What is the first thing that comes to your mind when you think of a hero? Maybe a brave warrior who defends his country from harm? Or maybe a local leader of a community who helps in numerous charities and donates money to the poor? How about a pastor or a firefighter? Before we begin to answer my first question, we must first ask ourselves: what defines a hero? This, however, is a virtually impossible question to answer because many people see different qualities in a hero. Heroes come in all shapes and sizes, colors, genders, and ethnicities. When I think about the characteristics of a hero and try to picture who an ideal hero is, one name comes to mind: Bill Cosby.
Yes. Bill Cosby. Not only has this man made an influence on me as an actor and entertainer, but he has also made an influence on how he conducts himself as a person. And not only has my life been influenced by him, but according to the website named The Kennedy Center Honors he “has most decisively touched the lives of millions of Americans.” Not bad for a man who is considered to be one of the most influential entertainers of the 20th century.
Mr. Cosby was born on July 12, 1937 in Philadelphia, Pennsylvania. He grew up in a fairly poor neighborhood, and did not see much of his father-who was in the Navy most of his childhood life. This left the job of role model up to his mother, who was the main influence in his life. Cosby left school in tenth grade to join the Navy and finished high school while in the service. After he was released, he attended Temple University as a result of a sports scholarship (he was very athletic) where he became a physical education teacher. He also began stand up comedy in several nightclubs.
Cosby’s big break came in 1965 when he starred in the series I Spy. Made during the time of the civil rights movement, I Spy represented history in showing a black man and a white man as equals and people loved the show because it helped to “break many racial barriers” (The Kennedy Center Honors). The show also made Cosby become the first African American actor who starred in a weekly television “dramatic” series. The show won three Emmys. After I Spy came many films including: Man and Boy (Cosby’s debut film), Hickey and Boggs and Jack, with Robin Williams. Shows included "The Bill Cosby Show" in 1971, “Cos” in 1976, "The Cosby Mysteries" in 1994, and "Cosby". In addition to his television series were children’s daytime shows. "The Electric Company," and "Children’s Theater" are just some of the shows that he guest starred in, and "Fat Albert and the Cosby Kids" was a show that he created. Cosby did a continuation of the show “Kids say the Darndest Things” where Cosby has candid interviews with children listening to how they “try to explain to him some of life's deepest rules”, (ZBC television).
Children are another topic of interest for Mr. Bill Cosby. One of the many things I admire about Bill Cosby is his devotion to helping children all over the country and bringing smiles to their faces. He created many children books, including the Little Bill series, helping kids to learn with fun and to observe the world they live in.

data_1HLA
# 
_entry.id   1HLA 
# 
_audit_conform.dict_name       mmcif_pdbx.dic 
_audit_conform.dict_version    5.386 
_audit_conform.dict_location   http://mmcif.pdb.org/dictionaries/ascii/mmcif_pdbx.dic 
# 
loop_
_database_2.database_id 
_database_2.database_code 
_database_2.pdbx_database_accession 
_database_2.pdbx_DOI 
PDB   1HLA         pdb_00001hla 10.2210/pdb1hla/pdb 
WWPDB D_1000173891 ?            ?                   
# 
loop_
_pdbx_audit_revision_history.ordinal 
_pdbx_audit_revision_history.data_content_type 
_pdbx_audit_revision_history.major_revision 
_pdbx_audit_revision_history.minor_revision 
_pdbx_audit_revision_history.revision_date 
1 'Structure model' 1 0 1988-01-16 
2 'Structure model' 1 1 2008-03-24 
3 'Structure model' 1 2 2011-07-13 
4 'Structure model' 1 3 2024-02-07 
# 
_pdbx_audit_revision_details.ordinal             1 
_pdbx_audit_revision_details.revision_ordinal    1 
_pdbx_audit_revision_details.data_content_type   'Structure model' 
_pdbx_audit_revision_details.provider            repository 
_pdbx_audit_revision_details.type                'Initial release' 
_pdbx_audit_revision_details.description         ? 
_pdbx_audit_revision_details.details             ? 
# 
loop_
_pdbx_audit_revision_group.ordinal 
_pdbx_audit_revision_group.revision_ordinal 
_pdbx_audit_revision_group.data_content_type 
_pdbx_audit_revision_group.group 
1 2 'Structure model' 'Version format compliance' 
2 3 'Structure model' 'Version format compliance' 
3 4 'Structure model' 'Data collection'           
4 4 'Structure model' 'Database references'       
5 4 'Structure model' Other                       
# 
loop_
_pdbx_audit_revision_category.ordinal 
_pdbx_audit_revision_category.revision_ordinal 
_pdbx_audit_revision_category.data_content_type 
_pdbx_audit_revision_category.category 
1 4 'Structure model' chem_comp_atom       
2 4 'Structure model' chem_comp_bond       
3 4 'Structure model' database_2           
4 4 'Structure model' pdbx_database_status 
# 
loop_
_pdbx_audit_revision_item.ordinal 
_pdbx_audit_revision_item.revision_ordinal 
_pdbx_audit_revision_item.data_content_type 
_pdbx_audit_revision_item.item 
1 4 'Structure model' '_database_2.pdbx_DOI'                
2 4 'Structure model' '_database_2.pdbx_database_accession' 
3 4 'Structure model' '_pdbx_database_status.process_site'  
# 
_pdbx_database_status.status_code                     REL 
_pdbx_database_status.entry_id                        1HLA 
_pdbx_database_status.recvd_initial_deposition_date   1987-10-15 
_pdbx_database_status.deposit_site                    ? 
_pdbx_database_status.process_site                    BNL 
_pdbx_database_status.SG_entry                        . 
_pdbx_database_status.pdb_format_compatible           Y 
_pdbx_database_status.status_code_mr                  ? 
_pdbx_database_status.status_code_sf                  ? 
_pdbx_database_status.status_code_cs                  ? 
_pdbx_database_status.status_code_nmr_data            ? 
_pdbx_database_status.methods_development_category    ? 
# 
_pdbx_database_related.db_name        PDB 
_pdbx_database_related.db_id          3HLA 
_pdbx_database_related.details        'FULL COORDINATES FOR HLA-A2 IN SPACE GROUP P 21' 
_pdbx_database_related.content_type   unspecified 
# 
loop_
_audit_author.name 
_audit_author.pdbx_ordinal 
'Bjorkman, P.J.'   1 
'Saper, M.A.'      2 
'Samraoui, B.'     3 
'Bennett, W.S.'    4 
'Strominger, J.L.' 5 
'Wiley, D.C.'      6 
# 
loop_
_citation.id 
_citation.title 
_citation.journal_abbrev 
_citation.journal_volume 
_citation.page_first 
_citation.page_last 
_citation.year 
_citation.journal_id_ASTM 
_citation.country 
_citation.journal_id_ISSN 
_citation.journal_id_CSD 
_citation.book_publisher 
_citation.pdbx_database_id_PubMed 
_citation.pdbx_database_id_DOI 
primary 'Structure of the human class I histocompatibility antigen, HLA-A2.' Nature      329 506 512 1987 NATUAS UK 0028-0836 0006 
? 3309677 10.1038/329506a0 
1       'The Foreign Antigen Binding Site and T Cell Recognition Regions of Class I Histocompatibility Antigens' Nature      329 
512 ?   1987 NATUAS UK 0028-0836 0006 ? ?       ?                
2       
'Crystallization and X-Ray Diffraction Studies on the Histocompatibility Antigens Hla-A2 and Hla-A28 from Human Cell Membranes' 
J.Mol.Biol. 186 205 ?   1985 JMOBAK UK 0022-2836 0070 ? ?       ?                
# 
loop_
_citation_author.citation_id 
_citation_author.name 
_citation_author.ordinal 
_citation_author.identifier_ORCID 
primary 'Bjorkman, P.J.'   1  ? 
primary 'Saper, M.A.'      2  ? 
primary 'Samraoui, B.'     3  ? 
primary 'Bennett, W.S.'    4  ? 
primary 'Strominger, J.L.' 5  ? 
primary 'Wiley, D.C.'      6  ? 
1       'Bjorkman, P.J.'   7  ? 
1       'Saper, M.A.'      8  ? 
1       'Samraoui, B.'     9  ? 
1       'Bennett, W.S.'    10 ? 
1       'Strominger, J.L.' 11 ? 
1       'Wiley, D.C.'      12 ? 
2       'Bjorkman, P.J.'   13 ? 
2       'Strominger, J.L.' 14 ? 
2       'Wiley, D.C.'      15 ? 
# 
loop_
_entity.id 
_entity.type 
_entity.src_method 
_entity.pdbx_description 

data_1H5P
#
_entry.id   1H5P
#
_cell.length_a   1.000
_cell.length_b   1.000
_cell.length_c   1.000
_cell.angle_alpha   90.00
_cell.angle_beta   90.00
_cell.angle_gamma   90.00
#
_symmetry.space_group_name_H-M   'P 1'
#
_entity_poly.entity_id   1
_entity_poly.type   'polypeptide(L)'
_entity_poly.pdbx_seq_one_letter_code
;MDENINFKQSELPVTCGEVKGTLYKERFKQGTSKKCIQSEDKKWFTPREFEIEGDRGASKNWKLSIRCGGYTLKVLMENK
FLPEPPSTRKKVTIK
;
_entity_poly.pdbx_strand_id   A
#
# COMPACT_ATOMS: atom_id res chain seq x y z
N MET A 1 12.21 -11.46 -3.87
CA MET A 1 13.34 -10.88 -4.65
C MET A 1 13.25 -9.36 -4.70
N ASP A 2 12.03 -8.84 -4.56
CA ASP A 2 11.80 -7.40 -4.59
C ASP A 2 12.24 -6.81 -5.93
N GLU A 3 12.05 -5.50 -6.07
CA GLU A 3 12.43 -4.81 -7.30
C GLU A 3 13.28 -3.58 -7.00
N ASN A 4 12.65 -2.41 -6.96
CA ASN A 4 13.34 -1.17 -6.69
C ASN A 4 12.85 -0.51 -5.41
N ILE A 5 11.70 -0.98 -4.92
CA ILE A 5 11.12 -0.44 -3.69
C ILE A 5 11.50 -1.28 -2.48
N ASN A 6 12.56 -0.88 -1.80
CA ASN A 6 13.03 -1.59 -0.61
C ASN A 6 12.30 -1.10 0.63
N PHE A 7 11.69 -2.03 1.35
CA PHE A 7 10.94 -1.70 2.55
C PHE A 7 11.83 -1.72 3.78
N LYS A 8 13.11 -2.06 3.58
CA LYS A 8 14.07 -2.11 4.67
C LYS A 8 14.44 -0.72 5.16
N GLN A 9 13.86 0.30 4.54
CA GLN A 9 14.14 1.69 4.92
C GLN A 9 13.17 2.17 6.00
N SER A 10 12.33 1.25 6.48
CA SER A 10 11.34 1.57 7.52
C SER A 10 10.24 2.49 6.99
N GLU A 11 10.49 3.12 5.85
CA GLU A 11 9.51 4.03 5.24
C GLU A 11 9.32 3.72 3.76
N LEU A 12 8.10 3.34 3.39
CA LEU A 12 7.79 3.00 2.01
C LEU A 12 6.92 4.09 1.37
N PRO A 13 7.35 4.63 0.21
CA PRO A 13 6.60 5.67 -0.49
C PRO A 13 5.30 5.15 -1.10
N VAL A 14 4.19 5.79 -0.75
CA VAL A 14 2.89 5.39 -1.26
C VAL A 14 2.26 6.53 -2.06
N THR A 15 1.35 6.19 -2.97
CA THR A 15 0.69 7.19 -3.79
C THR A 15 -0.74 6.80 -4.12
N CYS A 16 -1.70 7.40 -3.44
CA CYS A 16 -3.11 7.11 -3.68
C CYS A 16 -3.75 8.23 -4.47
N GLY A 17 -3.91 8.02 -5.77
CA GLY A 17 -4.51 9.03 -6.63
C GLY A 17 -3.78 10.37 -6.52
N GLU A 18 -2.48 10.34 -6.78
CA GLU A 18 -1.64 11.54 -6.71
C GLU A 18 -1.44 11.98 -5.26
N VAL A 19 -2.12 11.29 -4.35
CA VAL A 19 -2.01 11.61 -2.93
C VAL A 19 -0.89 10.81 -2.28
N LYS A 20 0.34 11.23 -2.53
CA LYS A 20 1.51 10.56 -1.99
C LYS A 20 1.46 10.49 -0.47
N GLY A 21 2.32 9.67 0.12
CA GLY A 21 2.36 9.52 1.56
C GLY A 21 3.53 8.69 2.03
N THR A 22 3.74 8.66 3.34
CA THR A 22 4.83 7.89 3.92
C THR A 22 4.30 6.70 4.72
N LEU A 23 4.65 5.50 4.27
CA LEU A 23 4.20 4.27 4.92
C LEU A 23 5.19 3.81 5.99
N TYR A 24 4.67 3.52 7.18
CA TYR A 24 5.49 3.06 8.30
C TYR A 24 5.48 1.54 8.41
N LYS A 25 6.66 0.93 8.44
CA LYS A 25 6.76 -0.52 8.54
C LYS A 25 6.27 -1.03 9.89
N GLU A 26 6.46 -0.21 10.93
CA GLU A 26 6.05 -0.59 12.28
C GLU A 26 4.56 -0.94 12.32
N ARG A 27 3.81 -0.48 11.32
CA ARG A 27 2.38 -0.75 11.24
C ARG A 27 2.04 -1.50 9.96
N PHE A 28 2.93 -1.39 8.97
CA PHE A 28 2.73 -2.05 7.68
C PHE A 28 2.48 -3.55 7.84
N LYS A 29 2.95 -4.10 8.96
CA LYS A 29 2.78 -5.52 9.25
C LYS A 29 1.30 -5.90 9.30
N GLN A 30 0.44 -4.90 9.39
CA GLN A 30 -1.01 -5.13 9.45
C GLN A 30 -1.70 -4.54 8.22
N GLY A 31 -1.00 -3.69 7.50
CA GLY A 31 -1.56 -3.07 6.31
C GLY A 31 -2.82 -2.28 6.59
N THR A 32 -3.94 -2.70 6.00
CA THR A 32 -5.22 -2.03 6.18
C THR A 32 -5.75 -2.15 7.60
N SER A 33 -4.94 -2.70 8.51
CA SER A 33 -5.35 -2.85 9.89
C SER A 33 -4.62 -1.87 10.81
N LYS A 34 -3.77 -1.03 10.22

Apart from the Entertainment world, Bill Cosby also shines as a person, who has hosted many charity events, making donations and sending gifts to support education in various colleges(Texas A&M, Central State University), and other social and civil rights organizations. He has also written books, including: Childhood, Cosbyology, Time Files (selling about 1.75 million copies), Love and Marriage and Fatherhood. Fatherhood became the fastest selling hardcover book of all time selling about 2.6 million hardcover copies and 1.5 million paperback copies.
But nothing can compare the success of what I consider his greatest sitcom ever: “The Cosby Show”. What is so amazing about “The Cosby Show” is that it centers on a middle class black family with Claire Huxtable playing a lawyer and Cliff Huxtable playing and obstetrician gynecologist. These were not the usual black occupations depicted on television at that time. With nothing but number-one ratings, The Cosby Show captivated the nation for eight years (1984-1992) and gave the message "people are many things simultaneously. ‘Race' is one such thing, but it isn’t the only one and it isn’t always the primary one" (The New York Times). The show won three Emmys, an NAACP Image Award and a Peabody Award. Another excerpt from Life Magazine writes that before the Cosby Show aired, “many viewers had rejected prime time television as an electronic wasteland of crime, slime, glitz and glands….What Cosby offered instead was a gentle, whimsical, warm-hearted sitcom about family life that found humor in the little things that happen in every home and everlasting value in the love and trust that exist between parents and children”.
I am one hundred percent honest when I say that “The Cosby Show” is my favorite sitcom of all time. Being an African American female, I find it uplifting to see an upscale black family portrayed in such a positive manner. I believe that this show caused many people to give more recognition to black individuals and respect black individuals. I also believe that what sets “The Cosby Show” apart from other sitcoms is the fact that the show does not have to result to using profanity or provocative language to make people laugh. Mr. Cosby is also one of very few comedians who does not use race as one of his themes for comedy. He believes that instead of joking about the differences between races, he would rather discuss the similarities between them. By choosing to stay “clean” with his jokes, Cosby is not just a favorite to one particular group, but is a favorite to people of all ages, ethnicities, and genders. This gives me an even greater respect for Bill Cosby and the show. Not only has Bill Cosby shown set an example for all who know him, his legacy is one that can not be replaced and will live on for all eternity.